Tulips are back, and back in a big (screen) way. But did they ever really leave?

Fritillaria meleagris

Image Courtesy Of iStock | Mantonature

Always the standard by which other bulbs are measured, they seem to have faded from view in the past few years, often overlooked in favor of other, “newer” bulbs. As the gardening public has been exposed to interesting alliums, compelling Camassia and stately Fritillaira imperialis, tulips have continued to do their duty without much fanfare.

Camassia

Image Courtesy Of iStock | stevelenzphoto

Sales have not fallen off, not for these bread-and-butter bulbs. But new combinations and blends may signal a potential increase in interest.

Camassia

Image Courtesy Of iStock | Rachel Griffen

There’s even a movie, released in early September, that situates a dramatic love story against the backdrop of tulip mania, an economic drama of its own, that took place in 17th century Holland. “Tulip Fever” is reported to be more about a torrid and forbidden love affair than the price of a single tulip bulb and the historic panic that created the world’s first economic “bubble,” but the fact that this bit of outrageous economic history has made it to popular culture may bode well for bulb sales. Will moviegoers be encouraged to shell out a few guilders (wait: that’s Euros now) for a bulb or two? Will those who are allowed to see the film — it’s rated R — be reminded of the value of tulips in their own gardens?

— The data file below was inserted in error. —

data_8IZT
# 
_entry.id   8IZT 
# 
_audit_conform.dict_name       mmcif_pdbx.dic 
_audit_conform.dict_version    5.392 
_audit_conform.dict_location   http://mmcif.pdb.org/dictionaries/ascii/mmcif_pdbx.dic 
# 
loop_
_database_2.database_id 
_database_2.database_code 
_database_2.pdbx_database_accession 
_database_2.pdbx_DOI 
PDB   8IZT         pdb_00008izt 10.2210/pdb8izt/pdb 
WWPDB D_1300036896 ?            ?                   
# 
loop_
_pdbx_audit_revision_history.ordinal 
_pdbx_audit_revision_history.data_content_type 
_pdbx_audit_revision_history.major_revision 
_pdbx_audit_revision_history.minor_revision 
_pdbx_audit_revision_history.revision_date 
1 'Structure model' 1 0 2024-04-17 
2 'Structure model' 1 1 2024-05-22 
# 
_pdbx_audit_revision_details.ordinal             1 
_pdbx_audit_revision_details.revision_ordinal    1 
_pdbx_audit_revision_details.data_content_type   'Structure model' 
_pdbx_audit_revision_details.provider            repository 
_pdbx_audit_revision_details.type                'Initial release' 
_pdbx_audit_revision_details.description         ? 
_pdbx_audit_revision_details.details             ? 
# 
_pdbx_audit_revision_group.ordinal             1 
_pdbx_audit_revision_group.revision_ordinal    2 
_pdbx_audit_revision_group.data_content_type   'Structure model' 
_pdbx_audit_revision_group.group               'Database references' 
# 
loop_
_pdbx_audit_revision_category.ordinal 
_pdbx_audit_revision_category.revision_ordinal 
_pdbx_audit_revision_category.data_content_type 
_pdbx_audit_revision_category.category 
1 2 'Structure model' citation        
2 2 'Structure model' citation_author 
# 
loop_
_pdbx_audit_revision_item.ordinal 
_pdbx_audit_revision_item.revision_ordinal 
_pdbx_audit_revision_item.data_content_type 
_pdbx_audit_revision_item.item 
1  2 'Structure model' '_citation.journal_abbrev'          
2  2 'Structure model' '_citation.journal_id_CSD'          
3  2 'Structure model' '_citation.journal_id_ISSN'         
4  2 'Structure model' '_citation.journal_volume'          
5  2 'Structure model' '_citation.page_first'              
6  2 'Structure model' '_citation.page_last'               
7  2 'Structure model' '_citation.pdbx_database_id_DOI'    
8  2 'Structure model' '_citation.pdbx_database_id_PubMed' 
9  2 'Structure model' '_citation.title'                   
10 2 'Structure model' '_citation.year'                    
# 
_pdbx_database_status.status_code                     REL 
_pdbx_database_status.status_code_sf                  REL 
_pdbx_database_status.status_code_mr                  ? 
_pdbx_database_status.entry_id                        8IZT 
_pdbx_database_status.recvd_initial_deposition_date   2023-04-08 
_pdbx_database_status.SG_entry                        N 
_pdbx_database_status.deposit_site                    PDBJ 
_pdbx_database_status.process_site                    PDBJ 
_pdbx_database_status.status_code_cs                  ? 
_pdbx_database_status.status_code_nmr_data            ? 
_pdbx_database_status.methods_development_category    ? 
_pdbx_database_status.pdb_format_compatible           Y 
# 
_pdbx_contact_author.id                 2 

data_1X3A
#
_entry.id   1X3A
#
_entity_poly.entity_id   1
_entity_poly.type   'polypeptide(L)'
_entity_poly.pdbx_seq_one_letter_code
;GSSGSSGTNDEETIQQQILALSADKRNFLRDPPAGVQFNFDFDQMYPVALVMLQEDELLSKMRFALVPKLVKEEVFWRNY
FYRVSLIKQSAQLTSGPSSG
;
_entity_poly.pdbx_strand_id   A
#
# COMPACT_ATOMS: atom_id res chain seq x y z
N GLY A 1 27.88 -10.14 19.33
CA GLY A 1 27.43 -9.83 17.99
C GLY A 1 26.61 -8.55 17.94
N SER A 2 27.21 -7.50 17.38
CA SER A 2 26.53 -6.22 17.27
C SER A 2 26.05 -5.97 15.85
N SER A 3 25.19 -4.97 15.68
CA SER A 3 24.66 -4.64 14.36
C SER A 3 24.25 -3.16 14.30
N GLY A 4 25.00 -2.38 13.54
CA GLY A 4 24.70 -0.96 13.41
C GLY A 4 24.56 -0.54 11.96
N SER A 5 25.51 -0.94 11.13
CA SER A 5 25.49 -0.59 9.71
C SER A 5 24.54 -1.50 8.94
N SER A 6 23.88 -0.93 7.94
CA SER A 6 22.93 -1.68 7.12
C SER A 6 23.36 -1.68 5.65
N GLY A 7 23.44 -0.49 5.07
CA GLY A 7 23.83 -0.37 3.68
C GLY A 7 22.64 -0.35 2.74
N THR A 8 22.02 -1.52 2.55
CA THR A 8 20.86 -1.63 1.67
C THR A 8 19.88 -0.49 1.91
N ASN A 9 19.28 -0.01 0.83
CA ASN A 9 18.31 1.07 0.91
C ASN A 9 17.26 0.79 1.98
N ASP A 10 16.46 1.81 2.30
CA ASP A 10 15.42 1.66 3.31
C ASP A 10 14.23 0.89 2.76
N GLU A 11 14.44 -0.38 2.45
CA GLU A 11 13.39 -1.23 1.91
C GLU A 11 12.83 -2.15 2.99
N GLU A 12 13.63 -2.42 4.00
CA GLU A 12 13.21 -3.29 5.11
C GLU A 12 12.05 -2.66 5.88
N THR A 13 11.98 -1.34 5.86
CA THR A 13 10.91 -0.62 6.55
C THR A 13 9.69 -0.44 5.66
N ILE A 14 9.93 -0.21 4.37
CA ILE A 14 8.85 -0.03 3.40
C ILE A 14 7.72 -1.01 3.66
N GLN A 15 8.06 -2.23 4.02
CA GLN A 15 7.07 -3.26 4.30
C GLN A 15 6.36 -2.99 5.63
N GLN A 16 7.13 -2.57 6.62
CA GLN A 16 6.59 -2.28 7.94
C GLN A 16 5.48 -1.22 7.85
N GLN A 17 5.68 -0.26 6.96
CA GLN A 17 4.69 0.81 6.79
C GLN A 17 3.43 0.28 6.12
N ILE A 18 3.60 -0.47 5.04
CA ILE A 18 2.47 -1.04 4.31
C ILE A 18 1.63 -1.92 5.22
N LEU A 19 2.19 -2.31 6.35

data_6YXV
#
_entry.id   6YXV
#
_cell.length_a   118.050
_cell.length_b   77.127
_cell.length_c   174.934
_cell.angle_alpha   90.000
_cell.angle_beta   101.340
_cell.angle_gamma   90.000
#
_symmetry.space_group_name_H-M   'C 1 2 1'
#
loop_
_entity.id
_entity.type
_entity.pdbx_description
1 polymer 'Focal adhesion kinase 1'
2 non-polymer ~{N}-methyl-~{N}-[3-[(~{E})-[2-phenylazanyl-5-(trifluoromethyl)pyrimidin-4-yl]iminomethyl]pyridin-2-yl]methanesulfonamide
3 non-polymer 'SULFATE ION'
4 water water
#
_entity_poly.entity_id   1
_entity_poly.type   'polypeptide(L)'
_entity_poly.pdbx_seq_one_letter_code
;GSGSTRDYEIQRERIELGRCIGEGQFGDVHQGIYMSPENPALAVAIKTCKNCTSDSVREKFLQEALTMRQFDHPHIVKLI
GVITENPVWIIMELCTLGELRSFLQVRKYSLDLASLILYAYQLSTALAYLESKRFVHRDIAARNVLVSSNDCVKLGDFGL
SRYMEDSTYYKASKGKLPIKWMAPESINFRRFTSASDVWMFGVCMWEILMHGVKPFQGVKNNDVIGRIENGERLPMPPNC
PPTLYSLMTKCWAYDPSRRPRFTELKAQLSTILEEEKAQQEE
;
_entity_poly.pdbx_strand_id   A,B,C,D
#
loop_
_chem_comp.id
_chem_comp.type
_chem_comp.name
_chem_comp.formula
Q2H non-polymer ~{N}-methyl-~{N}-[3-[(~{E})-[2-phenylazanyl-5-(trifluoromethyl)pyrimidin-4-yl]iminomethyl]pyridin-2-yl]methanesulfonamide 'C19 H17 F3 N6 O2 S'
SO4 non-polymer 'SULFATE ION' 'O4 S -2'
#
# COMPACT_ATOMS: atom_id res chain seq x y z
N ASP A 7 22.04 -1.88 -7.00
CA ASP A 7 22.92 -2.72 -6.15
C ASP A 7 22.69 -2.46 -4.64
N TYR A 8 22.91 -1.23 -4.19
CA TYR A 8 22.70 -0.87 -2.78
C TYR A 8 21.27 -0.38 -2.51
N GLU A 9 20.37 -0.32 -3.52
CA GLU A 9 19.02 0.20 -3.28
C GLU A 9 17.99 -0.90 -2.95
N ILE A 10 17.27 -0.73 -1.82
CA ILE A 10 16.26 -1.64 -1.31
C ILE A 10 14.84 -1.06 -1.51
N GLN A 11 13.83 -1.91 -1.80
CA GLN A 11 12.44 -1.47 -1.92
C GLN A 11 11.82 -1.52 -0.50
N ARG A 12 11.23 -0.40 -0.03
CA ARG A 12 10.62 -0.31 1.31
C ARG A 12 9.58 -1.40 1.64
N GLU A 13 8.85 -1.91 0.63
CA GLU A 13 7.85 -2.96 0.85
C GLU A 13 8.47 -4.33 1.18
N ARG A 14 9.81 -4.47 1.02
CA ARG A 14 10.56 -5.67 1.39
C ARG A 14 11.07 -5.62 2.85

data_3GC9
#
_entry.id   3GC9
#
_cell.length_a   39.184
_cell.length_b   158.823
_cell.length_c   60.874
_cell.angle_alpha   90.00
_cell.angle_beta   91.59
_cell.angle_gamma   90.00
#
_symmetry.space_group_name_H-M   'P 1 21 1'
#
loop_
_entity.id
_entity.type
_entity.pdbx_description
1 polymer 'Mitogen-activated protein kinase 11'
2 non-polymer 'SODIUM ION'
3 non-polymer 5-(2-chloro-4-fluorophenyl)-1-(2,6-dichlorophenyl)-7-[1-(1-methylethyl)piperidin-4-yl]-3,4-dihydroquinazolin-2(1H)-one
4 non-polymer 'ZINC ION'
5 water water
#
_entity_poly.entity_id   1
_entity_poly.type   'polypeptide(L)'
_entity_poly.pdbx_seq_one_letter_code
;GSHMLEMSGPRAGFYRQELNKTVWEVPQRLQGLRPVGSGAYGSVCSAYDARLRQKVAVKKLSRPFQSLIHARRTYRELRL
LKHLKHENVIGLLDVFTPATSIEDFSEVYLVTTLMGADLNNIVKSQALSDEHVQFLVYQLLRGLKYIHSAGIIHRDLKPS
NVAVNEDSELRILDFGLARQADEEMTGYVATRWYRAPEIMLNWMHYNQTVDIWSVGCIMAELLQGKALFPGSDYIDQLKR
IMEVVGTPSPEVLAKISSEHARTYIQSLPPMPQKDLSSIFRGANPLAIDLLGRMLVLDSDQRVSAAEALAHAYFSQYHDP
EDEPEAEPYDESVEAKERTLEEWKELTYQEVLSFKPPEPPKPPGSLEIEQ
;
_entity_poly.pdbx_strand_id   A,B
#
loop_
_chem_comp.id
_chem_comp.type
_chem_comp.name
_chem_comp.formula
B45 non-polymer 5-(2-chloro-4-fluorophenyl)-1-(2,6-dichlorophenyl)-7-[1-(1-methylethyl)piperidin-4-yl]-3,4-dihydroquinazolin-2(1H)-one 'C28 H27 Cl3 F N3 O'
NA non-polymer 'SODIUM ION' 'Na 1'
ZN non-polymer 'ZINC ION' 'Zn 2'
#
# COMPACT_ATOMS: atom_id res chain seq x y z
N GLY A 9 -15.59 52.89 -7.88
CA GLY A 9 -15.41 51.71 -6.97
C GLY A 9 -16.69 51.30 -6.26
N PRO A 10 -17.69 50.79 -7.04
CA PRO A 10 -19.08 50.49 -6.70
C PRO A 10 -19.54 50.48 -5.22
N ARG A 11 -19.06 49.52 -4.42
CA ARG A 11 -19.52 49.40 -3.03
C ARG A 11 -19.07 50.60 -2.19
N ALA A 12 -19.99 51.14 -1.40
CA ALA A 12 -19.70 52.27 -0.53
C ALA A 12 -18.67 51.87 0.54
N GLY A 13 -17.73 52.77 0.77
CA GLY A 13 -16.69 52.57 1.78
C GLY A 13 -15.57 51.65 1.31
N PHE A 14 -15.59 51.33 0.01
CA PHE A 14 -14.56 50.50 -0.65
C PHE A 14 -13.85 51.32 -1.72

Read more: Top Bulbs For 2018